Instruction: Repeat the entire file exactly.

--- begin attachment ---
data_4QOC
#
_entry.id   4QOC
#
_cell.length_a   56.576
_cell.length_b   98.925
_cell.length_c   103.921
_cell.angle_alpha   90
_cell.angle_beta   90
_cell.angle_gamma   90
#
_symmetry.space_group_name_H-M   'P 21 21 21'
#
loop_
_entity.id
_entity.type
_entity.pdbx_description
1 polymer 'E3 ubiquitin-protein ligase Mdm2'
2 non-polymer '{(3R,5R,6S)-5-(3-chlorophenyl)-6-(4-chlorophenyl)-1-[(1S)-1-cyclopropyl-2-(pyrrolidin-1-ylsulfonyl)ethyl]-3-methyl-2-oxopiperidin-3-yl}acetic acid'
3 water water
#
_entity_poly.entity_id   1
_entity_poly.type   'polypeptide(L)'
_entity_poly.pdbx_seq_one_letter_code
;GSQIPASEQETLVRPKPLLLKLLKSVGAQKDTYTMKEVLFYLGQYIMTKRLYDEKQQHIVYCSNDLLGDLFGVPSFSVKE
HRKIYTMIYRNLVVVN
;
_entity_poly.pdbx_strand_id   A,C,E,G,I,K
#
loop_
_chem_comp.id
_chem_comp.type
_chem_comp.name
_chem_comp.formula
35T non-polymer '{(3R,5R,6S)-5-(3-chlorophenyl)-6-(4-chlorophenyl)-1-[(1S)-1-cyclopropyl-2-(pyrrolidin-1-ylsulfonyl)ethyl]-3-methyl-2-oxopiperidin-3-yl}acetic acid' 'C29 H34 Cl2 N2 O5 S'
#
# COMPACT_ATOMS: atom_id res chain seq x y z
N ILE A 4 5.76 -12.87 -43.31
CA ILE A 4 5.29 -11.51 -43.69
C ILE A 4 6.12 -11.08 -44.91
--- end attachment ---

data_4QOC
#
_entry.id   4QOC
#
_cell.length_a   56.576
_cell.length_b   98.925
_cell.length_c   103.921
_cell.angle_alpha   90
_cell.angle_beta   90
_cell.angle_gamma   90
#
_symmetry.space_group_name_H-M   'P 21 21 21'
#
loop_
_entity.id
_entity.type
_entity.pdbx_description
1 polymer 'E3 ubiquitin-protein ligase Mdm2'
2 non-polymer '{(3R,5R,6S)-5-(3-chlorophenyl)-6-(4-chlorophenyl)-1-[(1S)-1-cyclopropyl-2-(pyrrolidin-1-ylsulfonyl)ethyl]-3-methyl-2-oxopiperidin-3-yl}acetic acid'
3 water water
#
_entity_poly.entity_id   1
_entity_poly.type   'polypeptide(L)'
_entity_poly.pdbx_seq_one_letter_code
;GSQIPASEQETLVRPKPLLLKLLKSVGAQKDTYTMKEVLFYLGQYIMTKRLYDEKQQHIVYCSNDLLGDLFGVPSFSVKE
HRKIYTMIYRNLVVVN
;
_entity_poly.pdbx_strand_id   A,C,E,G,I,K
#
loop_
_chem_comp.id
_chem_comp.type
_chem_comp.name
_chem_comp.formula
35T non-polymer '{(3R,5R,6S)-5-(3-chlorophenyl)-6-(4-chlorophenyl)-1-[(1S)-1-cyclopropyl-2-(pyrrolidin-1-ylsulfonyl)ethyl]-3-methyl-2-oxopiperidin-3-yl}acetic acid' 'C29 H34 Cl2 N2 O5 S'
#
# COMPACT_ATOMS: atom_id res chain seq x y z
N ILE A 4 5.76 -12.87 -43.31
CA ILE A 4 5.29 -11.51 -43.69
C ILE A 4 6.12 -11.08 -44.91